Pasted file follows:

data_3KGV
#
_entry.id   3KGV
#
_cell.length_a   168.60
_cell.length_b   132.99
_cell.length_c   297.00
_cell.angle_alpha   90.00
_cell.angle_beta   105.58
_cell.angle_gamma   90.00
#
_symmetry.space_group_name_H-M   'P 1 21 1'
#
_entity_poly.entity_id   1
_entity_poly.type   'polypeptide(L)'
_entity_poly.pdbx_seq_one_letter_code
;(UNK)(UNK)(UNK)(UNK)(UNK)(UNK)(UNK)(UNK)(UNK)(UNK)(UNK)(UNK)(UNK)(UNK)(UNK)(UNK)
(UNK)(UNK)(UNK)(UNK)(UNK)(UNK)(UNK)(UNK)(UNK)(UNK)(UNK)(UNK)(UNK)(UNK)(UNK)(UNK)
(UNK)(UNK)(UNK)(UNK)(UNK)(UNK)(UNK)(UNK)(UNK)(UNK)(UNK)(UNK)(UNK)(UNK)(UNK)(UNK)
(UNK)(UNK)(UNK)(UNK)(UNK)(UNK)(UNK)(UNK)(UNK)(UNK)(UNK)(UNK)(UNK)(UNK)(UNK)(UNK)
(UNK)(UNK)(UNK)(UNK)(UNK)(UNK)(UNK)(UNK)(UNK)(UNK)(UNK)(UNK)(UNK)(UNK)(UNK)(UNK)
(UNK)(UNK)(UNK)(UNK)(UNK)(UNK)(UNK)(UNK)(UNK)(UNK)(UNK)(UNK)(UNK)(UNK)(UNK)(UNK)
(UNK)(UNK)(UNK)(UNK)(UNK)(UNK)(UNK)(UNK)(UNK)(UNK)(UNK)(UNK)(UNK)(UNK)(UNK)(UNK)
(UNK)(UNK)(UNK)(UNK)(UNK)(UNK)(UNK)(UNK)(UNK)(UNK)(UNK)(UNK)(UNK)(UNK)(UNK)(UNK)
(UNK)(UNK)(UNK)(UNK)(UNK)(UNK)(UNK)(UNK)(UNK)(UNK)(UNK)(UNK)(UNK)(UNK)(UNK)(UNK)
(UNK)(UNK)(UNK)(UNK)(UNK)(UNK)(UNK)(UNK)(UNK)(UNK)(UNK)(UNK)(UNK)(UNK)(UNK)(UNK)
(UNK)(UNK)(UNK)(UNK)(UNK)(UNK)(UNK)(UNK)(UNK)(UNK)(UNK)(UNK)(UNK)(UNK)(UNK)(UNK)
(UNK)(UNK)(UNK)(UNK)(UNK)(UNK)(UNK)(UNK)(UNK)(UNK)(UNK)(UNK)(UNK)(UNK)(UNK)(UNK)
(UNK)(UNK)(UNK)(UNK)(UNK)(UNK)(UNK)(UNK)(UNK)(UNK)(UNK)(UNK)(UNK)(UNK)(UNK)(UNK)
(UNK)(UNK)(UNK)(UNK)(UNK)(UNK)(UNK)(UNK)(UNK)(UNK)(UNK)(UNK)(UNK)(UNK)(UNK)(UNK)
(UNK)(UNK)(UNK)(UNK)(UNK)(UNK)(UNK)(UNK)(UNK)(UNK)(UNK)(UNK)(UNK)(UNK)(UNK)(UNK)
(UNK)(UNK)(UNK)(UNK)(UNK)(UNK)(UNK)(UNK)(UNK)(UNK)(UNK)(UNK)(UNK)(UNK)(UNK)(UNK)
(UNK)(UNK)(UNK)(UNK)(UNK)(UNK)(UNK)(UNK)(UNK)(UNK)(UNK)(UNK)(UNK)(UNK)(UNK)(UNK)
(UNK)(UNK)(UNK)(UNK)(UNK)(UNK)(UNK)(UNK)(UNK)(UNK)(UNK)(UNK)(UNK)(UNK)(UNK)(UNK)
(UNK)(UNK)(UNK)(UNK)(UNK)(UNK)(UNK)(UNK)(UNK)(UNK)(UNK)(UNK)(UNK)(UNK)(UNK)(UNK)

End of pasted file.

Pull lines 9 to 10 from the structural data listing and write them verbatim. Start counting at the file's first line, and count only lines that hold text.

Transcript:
_cell.angle_beta   105.58
_cell.angle_gamma   90.00